I thought it would be hard. I’m very out of practice with this, after all. But, you know what? It turned out that it really wasn’t difficult. Because I feel thankful for the little things. Today I spent time with good friends. I laughed. I watched my daughter ride a scooter. I heard her laughter carry on the chilly wind. I smelled the crisp, cold bite in the air — the promise of snow to come. I snuggled with a big, fluffy dog. And then came home to snuggle with my own (less fluffy, much more muddy) dogs. I made green bean casserole. I sat on the sofa next to my husband and felt loved. I ate pie. I saw a funny movie. I told jokes and stories. I shared old memories. I made new ones. I hugged my daughter. I watched her paint a nutcracker. I listened to squirrels scurry through the dry leaves. I took a walk.

open gate: hillsboro va

Sometimes, when you pile all the little things around you, you realize they’re not so little, after all. Those little things really are the big things. They are the things that give us the strength to get up in the morning — even if we feel we can’t face one more day. They are the things we carry with us, to light our way through the dark times in our hearts. They are the things that will linger after we are gone. They are the very fabric of our lives: love and hope and joy and laughter.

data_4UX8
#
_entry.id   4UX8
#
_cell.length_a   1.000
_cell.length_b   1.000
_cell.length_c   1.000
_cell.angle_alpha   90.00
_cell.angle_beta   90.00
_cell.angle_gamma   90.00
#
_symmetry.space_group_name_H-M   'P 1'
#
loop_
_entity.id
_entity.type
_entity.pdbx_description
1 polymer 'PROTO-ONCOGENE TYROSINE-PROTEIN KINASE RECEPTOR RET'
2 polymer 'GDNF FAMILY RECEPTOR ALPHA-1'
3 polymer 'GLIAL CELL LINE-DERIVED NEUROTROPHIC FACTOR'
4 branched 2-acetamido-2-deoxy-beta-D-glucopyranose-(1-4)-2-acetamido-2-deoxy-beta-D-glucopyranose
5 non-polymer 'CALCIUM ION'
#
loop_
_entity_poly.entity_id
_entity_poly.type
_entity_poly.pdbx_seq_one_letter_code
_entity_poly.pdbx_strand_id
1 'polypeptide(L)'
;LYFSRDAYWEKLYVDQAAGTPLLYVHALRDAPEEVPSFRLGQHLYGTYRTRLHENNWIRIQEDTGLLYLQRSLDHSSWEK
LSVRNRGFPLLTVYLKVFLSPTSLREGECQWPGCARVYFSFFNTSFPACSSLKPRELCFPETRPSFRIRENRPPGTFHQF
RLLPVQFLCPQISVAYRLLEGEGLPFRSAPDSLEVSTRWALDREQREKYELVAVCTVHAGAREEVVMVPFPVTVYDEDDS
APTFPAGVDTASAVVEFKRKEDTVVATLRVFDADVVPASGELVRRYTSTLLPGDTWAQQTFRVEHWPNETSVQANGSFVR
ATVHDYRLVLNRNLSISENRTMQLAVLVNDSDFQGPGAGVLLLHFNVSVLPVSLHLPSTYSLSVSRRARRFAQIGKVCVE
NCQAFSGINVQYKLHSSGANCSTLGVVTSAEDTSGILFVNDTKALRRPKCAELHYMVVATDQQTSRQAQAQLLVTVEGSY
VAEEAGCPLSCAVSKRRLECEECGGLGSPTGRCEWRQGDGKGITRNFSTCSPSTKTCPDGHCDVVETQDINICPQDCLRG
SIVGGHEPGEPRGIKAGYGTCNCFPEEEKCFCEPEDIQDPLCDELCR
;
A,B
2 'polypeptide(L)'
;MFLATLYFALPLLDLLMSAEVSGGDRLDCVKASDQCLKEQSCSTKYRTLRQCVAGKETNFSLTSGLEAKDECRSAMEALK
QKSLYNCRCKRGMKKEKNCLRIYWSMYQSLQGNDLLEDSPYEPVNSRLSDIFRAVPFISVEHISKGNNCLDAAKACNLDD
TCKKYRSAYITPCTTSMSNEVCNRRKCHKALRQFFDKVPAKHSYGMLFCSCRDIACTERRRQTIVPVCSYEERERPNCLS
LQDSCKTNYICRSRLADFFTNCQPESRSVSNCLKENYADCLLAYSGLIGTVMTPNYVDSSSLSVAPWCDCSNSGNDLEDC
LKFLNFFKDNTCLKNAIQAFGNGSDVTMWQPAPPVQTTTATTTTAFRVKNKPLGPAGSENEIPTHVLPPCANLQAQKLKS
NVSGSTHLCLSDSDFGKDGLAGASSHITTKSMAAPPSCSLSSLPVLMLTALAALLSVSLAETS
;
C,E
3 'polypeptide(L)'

Yes, Universe, I am still mad at you. I don’t understand the way you work, or why things seem to come so easily to some people and not to others. I don’t think you are fair. I know you’re not fair. Yes, I am pissed off.

But I am also blessed. And thankful — so very, very thankful — for the big pile of little things in my life.


Sometimes, I feel like I’m stuck, unable to move forward … unwilling to move backward … and trying my best to shimmy-shimmy-shimmy my way sideways, just enough to get a little bit of breathing room in my life. I’ve never been stuck in quicksand, but this is what I imagine it would be like. Well, minus the whole “you’re going to die momentarily” aspect of the ordeal. Sometimes, I almost wish I would die momentarily. Just so the cycle of torment and self recrimination would end.